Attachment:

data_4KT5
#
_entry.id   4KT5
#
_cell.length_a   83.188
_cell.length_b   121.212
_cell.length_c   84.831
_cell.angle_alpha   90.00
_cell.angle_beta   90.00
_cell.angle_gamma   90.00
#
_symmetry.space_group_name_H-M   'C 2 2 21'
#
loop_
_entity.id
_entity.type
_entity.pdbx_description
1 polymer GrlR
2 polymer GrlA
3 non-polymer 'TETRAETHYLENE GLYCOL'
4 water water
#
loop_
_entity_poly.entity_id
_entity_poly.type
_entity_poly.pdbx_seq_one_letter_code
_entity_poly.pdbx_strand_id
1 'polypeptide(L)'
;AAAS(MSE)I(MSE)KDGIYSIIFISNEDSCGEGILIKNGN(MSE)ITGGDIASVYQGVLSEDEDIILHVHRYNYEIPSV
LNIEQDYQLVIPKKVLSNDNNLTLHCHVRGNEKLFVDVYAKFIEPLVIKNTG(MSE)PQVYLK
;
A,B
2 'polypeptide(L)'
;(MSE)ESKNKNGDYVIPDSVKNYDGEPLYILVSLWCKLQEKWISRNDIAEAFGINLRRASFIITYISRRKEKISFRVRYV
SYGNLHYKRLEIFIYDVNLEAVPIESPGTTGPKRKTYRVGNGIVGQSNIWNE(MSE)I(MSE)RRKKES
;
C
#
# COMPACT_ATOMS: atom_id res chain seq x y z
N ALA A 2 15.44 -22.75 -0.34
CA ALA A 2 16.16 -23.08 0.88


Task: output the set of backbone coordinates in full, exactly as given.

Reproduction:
data_4KT5
#
_entry.id   4KT5
#
_cell.length_a   83.188
_cell.length_b   121.212
_cell.length_c   84.831
_cell.angle_alpha   90.00
_cell.angle_beta   90.00
_cell.angle_gamma   90.00
#
_symmetry.space_group_name_H-M   'C 2 2 21'
#
loop_
_entity.id
_entity.type
_entity.pdbx_description
1 polymer GrlR
2 polymer GrlA
3 non-polymer 'TETRAETHYLENE GLYCOL'
4 water water
#
loop_
_entity_poly.entity_id
_entity_poly.type
_entity_poly.pdbx_seq_one_letter_code
_entity_poly.pdbx_strand_id
1 'polypeptide(L)'
;AAAS(MSE)I(MSE)KDGIYSIIFISNEDSCGEGILIKNGN(MSE)ITGGDIASVYQGVLSEDEDIILHVHRYNYEIPSV
LNIEQDYQLVIPKKVLSNDNNLTLHCHVRGNEKLFVDVYAKFIEPLVIKNTG(MSE)PQVYLK
;
A,B
2 'polypeptide(L)'
;(MSE)ESKNKNGDYVIPDSVKNYDGEPLYILVSLWCKLQEKWISRNDIAEAFGINLRRASFIITYISRRKEKISFRVRYV
SYGNLHYKRLEIFIYDVNLEAVPIESPGTTGPKRKTYRVGNGIVGQSNIWNE(MSE)I(MSE)RRKKES
;
C
#
# COMPACT_ATOMS: atom_id res chain seq x y z
N ALA A 2 15.44 -22.75 -0.34
CA ALA A 2 16.16 -23.08 0.88